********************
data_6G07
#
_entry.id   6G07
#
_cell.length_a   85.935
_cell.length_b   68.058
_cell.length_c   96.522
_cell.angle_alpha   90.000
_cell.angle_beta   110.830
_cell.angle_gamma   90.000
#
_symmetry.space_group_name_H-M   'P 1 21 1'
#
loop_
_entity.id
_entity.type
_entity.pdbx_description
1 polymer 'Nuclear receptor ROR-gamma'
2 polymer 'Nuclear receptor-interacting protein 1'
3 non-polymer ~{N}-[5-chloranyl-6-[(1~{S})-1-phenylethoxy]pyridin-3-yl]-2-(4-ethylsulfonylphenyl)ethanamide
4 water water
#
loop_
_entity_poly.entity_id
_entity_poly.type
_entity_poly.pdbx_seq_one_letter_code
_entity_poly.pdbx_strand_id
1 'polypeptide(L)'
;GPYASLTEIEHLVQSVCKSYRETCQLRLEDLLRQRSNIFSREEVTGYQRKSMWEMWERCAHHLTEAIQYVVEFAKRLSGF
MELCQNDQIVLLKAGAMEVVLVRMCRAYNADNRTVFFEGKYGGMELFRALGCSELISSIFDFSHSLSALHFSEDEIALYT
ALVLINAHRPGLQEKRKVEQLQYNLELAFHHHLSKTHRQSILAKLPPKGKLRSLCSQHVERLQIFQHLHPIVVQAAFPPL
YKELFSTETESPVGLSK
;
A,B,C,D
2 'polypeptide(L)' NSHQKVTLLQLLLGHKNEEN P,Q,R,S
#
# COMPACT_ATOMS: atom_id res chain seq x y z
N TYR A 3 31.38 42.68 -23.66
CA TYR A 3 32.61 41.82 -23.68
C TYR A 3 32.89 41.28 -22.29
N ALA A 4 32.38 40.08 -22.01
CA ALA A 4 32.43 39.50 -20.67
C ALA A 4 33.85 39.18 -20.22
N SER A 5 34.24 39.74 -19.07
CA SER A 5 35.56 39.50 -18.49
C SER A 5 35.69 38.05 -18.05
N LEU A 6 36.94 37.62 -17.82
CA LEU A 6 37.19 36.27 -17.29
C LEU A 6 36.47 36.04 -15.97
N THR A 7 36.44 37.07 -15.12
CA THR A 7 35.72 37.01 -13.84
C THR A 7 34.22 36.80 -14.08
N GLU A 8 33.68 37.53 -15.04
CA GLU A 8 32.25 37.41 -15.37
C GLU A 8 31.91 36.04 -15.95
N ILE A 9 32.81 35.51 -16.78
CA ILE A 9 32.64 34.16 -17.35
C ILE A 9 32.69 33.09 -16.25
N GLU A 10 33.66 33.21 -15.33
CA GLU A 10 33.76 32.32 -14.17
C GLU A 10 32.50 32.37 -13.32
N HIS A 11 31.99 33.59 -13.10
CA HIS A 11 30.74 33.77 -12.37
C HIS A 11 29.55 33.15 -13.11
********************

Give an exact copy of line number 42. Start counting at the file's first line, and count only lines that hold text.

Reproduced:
CA ALA A 4 32.43 39.50 -20.67